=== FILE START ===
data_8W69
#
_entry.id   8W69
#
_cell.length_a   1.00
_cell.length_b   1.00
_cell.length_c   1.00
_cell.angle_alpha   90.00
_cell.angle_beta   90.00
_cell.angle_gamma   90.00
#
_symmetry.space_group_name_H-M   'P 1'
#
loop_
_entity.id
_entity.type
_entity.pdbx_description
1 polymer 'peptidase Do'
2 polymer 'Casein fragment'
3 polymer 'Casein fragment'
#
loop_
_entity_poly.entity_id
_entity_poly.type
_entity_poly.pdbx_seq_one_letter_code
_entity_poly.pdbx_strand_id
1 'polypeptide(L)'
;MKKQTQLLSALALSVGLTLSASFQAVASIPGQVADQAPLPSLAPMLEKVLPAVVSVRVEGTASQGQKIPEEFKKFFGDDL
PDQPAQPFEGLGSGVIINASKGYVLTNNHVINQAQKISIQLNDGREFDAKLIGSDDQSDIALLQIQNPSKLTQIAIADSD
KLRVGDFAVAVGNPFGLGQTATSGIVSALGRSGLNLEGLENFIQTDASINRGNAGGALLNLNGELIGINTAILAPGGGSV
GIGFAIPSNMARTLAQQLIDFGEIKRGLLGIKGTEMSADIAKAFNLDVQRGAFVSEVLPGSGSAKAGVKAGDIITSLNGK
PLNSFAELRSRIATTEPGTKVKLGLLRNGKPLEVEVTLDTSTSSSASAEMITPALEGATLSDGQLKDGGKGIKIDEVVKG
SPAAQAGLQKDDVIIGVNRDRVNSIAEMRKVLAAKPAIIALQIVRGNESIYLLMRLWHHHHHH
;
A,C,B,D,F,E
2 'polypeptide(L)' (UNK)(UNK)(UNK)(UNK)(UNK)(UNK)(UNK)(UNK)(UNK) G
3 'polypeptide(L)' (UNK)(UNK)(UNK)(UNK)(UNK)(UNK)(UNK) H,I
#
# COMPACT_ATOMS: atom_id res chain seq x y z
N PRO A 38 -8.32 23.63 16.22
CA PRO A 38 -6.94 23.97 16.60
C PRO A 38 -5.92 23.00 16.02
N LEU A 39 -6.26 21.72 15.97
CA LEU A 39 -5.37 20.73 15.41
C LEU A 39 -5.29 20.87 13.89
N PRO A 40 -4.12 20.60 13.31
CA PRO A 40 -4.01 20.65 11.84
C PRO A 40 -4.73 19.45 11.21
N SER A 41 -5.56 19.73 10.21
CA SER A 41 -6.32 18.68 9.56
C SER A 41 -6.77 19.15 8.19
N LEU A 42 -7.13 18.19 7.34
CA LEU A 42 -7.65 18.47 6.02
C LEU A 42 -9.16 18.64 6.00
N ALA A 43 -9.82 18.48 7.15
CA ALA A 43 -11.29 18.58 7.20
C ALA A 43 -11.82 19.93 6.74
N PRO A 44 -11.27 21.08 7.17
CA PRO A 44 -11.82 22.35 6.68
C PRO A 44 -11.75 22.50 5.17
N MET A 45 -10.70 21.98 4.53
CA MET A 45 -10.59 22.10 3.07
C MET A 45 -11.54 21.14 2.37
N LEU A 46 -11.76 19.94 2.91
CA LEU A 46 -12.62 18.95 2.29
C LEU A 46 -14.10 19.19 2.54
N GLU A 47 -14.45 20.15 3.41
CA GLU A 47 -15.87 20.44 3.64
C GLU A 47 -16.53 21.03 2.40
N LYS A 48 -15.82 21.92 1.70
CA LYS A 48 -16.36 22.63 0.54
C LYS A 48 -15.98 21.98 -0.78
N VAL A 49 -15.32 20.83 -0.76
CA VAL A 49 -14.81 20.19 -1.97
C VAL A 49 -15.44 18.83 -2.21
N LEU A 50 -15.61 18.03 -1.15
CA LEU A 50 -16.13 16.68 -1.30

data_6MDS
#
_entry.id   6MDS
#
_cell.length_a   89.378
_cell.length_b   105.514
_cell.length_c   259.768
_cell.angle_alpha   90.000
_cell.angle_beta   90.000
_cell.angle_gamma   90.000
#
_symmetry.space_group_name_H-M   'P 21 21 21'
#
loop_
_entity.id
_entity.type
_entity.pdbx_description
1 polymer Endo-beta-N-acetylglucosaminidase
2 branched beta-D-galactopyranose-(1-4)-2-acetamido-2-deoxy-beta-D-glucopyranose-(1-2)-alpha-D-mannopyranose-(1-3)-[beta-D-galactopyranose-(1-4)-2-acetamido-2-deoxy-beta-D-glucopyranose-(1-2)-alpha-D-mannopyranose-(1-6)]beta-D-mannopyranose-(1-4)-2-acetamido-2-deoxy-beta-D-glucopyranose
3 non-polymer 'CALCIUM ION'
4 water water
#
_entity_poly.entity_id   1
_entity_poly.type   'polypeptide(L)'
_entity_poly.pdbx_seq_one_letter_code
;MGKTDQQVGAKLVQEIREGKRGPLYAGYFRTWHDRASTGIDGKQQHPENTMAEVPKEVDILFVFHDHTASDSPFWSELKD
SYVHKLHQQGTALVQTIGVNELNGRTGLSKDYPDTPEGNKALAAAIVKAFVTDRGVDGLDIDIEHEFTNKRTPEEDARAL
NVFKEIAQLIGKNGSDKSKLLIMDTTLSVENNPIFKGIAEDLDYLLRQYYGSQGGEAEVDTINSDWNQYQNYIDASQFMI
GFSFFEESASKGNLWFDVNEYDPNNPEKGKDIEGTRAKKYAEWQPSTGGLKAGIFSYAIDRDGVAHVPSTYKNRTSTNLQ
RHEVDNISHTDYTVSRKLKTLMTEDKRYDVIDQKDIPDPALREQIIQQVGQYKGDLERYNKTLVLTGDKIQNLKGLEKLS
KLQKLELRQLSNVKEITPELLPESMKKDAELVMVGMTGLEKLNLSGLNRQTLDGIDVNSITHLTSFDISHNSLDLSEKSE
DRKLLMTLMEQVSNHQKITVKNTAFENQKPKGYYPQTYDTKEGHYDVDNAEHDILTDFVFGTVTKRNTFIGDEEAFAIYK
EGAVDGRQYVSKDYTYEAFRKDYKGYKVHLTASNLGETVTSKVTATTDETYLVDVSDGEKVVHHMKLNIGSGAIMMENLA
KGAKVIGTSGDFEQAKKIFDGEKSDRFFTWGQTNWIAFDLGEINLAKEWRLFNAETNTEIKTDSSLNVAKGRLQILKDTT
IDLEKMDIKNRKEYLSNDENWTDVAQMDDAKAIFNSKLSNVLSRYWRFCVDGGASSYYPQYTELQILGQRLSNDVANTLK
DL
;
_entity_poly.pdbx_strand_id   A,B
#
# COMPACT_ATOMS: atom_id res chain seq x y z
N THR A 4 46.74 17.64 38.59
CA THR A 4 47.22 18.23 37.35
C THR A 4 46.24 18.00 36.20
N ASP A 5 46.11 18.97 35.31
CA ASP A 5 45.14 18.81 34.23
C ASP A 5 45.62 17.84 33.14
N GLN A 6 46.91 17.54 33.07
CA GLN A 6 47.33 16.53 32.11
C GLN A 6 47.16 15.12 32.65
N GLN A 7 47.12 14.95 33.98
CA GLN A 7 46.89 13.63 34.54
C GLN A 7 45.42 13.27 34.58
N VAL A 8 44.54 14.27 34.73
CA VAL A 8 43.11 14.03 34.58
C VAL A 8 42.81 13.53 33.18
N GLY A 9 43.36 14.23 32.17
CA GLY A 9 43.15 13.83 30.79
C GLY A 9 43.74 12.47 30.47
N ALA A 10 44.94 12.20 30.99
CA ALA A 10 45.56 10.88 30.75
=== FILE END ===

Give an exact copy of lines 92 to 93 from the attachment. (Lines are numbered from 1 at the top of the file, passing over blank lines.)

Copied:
_entity.id
_entity.type